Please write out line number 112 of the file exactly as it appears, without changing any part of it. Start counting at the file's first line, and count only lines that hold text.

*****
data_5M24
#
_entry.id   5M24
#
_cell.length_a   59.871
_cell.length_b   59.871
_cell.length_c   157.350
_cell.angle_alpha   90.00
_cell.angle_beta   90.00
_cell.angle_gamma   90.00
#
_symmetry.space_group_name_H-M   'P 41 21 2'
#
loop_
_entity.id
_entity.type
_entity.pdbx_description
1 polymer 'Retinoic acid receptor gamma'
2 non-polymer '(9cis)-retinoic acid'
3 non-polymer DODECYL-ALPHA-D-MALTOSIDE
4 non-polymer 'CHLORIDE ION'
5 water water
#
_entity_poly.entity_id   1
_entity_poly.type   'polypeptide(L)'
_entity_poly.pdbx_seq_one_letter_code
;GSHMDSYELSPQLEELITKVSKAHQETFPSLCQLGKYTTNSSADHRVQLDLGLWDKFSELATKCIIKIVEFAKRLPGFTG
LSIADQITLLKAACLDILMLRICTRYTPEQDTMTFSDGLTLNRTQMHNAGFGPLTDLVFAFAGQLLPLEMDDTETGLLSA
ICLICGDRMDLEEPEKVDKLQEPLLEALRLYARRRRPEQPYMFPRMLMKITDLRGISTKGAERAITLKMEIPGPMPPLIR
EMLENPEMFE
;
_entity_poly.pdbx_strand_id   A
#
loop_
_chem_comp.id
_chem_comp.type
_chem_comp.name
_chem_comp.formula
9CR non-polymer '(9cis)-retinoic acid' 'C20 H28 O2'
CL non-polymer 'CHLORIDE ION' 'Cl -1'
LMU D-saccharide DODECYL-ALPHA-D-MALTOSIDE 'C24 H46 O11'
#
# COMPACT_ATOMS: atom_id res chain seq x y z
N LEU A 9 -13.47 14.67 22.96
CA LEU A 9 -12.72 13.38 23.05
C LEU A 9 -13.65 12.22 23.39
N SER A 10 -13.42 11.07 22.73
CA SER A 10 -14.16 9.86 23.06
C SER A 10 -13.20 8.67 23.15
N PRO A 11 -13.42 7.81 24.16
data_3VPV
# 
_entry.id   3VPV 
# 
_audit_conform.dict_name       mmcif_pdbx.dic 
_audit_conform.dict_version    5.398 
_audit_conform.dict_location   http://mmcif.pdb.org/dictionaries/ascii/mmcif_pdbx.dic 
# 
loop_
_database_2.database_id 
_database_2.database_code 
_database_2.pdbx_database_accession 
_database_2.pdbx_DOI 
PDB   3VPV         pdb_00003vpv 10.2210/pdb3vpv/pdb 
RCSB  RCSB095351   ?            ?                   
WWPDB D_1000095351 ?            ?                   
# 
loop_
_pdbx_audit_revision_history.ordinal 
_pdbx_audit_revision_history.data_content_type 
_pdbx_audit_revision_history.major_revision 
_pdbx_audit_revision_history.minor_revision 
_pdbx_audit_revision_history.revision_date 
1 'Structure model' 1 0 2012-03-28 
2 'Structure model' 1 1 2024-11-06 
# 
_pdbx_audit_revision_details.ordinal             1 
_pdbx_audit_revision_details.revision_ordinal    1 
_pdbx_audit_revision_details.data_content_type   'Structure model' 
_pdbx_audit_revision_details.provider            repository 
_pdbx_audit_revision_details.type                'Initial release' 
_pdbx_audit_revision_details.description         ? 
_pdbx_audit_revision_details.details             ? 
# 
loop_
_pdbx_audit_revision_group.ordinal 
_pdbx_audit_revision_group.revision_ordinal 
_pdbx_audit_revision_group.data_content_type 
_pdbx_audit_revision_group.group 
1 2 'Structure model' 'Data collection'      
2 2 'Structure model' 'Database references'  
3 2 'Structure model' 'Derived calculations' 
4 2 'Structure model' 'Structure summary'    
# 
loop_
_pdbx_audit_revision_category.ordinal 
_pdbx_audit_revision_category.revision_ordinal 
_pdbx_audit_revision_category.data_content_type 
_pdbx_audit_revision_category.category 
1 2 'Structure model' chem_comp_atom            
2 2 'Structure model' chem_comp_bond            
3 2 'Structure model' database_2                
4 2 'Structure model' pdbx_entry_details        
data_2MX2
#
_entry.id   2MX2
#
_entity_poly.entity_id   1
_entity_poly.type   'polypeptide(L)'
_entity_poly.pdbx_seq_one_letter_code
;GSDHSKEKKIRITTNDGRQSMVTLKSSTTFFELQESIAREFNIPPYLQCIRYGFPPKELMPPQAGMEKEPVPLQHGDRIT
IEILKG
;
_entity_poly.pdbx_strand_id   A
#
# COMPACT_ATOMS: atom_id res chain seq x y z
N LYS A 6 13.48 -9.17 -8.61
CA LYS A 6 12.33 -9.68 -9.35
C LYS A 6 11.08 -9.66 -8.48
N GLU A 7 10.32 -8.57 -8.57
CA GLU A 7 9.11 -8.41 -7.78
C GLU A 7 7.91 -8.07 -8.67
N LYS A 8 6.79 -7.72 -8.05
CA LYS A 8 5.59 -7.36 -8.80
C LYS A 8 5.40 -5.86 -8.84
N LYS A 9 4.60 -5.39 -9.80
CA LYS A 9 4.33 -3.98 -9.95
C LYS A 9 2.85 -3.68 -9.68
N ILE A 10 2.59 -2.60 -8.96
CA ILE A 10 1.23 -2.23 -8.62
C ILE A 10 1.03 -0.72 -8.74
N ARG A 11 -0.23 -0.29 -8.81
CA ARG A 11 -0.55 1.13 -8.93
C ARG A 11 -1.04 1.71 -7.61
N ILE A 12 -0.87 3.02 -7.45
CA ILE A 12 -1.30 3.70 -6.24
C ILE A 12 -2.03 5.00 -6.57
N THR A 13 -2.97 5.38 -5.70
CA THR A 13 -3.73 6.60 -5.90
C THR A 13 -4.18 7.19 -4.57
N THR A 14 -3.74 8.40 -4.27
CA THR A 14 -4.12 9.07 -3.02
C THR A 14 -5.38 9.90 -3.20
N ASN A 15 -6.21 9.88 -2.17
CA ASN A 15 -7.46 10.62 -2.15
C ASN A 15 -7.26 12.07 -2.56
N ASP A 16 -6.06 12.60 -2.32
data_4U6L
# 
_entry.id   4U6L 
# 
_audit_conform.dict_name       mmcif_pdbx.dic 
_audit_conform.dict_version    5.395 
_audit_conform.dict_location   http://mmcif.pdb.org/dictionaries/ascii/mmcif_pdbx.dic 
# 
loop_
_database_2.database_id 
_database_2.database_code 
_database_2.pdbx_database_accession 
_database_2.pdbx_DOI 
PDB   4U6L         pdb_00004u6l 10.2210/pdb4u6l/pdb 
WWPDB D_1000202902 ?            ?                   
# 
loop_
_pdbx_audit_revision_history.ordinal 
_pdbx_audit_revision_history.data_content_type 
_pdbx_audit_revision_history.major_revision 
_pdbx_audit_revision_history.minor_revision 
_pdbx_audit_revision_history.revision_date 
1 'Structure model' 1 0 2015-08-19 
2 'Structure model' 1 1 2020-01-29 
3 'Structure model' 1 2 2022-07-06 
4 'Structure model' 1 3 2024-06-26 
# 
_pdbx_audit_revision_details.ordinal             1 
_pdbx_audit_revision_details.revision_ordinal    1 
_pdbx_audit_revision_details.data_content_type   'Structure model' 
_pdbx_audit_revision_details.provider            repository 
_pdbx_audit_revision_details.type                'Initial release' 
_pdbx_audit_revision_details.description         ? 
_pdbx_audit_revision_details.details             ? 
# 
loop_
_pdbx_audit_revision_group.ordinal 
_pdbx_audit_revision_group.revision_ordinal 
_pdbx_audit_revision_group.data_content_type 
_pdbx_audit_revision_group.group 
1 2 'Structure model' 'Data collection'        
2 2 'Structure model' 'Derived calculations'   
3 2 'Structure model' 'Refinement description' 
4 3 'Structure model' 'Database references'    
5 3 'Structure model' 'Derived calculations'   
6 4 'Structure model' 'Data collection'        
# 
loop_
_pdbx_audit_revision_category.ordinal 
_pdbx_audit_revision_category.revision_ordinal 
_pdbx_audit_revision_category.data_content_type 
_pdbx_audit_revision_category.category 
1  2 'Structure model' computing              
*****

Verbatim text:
IEILKG